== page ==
"We do have a couple of men, but not many," says Rein. "They can find our classes quite a challenge – men tend to have more upper body strength and we do a lot of lower body work in our classes. But we'd love to have more guys."
Ballet has not traditionally been regarded as the most healthy of pursuits; it's an open secret among professionals that having a dancer's body means a restrictive diet on top of the hours of training. Injuries are also common among professionals – bleeding and fractured toes, sprains, and lumbar problems. Classical ballet steps are stylised, involving turned-out feet and limbs and a tucked tailbone, so unless you've been training from an early age, the moves can feel difficult or awkward. But a good teacher will insist you remain within your limits, maintaining proper form to minimise injury chances.
"Professional dancers tend to get injuries because they are undergoing hours and hours of very repetitive moves," says Murphy. "People here aren't training long or hard enough to get those kind of injuries. One of the best preventions of injury is to cross train. Here, we have lots of different genres under one roof, so you can chop and change."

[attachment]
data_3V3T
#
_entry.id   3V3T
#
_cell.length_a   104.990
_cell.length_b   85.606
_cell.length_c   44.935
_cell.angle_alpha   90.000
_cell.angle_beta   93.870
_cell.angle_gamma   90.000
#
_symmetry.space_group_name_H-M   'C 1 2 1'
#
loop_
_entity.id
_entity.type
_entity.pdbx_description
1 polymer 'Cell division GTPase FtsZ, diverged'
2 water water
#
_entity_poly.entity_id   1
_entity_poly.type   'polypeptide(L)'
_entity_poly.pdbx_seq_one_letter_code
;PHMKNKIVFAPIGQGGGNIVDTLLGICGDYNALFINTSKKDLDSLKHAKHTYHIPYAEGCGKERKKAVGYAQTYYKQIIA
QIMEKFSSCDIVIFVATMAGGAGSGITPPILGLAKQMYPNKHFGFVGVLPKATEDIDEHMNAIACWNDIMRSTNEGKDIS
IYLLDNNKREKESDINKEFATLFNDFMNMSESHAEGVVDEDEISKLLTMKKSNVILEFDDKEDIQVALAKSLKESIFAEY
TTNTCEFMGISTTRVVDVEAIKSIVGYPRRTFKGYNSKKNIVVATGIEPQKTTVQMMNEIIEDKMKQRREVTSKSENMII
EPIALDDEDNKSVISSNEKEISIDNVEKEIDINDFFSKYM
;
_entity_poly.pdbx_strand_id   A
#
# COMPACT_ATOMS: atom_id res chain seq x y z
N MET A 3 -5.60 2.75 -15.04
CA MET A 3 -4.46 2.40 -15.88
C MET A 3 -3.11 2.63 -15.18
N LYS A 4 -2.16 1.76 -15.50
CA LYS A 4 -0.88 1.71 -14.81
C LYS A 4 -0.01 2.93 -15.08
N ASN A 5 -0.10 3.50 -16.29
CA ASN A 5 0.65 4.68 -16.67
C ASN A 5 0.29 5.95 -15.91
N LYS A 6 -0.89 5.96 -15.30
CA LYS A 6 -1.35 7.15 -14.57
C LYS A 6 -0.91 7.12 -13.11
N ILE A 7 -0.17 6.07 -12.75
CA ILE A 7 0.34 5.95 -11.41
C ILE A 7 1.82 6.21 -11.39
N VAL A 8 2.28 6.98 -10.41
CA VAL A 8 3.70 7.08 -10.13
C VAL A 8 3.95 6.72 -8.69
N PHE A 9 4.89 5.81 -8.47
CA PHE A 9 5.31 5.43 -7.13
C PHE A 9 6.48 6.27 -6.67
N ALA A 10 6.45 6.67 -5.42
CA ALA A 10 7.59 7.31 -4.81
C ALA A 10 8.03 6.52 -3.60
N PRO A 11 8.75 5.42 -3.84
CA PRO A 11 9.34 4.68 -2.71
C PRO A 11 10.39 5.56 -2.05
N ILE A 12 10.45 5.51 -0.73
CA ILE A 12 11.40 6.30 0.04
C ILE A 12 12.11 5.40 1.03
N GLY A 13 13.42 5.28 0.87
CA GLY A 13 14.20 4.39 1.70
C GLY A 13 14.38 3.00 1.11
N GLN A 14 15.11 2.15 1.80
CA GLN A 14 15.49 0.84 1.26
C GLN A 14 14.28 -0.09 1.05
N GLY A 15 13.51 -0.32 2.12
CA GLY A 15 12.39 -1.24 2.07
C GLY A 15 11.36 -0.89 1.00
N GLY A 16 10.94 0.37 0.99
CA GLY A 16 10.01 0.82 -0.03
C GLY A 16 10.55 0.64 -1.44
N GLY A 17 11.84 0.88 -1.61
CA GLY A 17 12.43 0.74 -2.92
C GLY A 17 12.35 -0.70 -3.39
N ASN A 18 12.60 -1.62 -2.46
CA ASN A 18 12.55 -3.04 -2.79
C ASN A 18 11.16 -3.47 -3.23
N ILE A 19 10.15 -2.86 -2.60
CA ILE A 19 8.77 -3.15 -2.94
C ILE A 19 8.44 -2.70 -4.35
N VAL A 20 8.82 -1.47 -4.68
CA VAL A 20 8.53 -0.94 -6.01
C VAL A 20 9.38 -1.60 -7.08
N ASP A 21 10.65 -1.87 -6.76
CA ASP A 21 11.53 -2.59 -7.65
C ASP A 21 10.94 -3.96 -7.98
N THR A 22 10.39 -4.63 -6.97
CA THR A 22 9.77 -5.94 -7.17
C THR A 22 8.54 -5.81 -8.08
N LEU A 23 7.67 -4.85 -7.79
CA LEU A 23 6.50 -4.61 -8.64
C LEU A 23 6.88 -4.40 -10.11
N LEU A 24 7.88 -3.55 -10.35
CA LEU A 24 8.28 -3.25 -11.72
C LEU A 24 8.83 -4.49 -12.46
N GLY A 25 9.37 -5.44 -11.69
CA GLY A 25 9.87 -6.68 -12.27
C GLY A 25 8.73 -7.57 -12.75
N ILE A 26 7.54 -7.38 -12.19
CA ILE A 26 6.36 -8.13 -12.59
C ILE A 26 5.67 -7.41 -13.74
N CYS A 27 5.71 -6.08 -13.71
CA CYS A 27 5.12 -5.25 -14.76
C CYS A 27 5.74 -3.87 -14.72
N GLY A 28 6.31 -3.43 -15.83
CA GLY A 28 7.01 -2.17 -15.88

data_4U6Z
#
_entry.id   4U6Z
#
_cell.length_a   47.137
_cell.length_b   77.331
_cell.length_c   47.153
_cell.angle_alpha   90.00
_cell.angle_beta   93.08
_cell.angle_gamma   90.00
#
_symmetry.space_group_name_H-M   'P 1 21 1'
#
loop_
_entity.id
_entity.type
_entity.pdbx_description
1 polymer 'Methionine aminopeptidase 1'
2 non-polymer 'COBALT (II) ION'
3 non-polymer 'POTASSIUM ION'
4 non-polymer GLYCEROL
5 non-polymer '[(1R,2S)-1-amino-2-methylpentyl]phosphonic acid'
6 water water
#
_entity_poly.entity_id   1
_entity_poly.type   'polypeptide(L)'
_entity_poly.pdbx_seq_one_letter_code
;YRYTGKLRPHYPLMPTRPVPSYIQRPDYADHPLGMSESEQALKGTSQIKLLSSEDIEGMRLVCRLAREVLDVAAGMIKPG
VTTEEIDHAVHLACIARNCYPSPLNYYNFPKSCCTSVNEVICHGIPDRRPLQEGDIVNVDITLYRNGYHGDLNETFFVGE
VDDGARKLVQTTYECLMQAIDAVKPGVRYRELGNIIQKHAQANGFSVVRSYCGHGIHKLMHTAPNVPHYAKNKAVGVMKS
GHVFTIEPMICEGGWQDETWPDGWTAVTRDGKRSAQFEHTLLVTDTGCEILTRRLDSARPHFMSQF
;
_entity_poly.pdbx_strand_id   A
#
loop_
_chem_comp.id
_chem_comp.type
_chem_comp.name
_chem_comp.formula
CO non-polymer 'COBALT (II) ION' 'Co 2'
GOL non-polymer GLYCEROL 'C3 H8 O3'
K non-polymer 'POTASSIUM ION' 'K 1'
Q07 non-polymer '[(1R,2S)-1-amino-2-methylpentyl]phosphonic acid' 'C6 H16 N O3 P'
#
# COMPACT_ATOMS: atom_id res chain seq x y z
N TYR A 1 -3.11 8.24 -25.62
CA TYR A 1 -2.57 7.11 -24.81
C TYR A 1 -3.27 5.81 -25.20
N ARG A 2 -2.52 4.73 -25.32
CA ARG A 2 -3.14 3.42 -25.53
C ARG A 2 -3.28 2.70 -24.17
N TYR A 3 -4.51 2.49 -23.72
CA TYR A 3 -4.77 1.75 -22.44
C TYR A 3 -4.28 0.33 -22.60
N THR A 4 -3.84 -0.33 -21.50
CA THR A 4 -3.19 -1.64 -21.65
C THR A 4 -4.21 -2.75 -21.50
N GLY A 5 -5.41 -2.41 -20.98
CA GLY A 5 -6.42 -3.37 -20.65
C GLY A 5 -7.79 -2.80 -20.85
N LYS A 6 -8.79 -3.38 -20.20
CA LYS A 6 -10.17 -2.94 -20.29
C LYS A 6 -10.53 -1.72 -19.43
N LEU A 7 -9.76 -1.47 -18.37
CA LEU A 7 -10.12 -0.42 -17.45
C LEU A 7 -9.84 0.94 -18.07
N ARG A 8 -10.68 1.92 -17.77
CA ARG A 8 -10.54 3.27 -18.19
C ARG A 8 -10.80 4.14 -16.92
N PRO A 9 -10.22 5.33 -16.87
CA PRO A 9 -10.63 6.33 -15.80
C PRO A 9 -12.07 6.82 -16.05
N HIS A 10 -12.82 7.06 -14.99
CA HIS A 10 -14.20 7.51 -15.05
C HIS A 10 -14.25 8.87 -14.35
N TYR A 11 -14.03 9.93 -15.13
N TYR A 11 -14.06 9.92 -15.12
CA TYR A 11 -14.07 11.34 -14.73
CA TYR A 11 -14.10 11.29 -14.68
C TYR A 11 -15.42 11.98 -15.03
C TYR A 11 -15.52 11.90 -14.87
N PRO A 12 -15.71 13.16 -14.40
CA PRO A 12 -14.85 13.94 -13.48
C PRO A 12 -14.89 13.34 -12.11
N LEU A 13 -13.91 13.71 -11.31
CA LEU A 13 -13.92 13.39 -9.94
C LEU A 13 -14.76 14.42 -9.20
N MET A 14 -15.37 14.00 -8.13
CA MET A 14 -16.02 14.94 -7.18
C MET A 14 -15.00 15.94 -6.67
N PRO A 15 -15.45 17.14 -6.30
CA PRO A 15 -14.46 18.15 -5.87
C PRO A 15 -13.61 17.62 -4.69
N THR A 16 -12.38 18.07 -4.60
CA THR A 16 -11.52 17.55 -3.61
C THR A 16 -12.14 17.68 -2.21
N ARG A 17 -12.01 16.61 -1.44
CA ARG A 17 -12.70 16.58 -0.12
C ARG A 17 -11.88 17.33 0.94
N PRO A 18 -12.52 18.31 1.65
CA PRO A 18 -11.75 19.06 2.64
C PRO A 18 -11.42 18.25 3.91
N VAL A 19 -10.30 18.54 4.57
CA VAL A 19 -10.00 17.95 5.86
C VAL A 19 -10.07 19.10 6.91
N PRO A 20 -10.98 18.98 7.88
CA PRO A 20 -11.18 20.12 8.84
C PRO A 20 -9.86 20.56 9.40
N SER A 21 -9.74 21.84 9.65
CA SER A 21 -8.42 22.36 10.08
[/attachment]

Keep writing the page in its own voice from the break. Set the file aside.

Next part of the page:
Rein maintains that you don't have to be swan-like to see the benefits of barre. "We have people that can barely touch the tops of their own shins and others that can bend over and put their hands flat on the floor. There are modifications for every exercise, so you are still working the same muscle group but to your anatomy's ability. There is really no plateau, you can always bring it to a deeper level because you're working with your own body weight. It leaves you strong and toned."
And skeletal? "We're not all 14, long and lean," laughs Murphy. "Ballet is definitely aspirational, but we simply want to give people a fitness option that feels like a fun couple of hours rather than a chore."Reuse content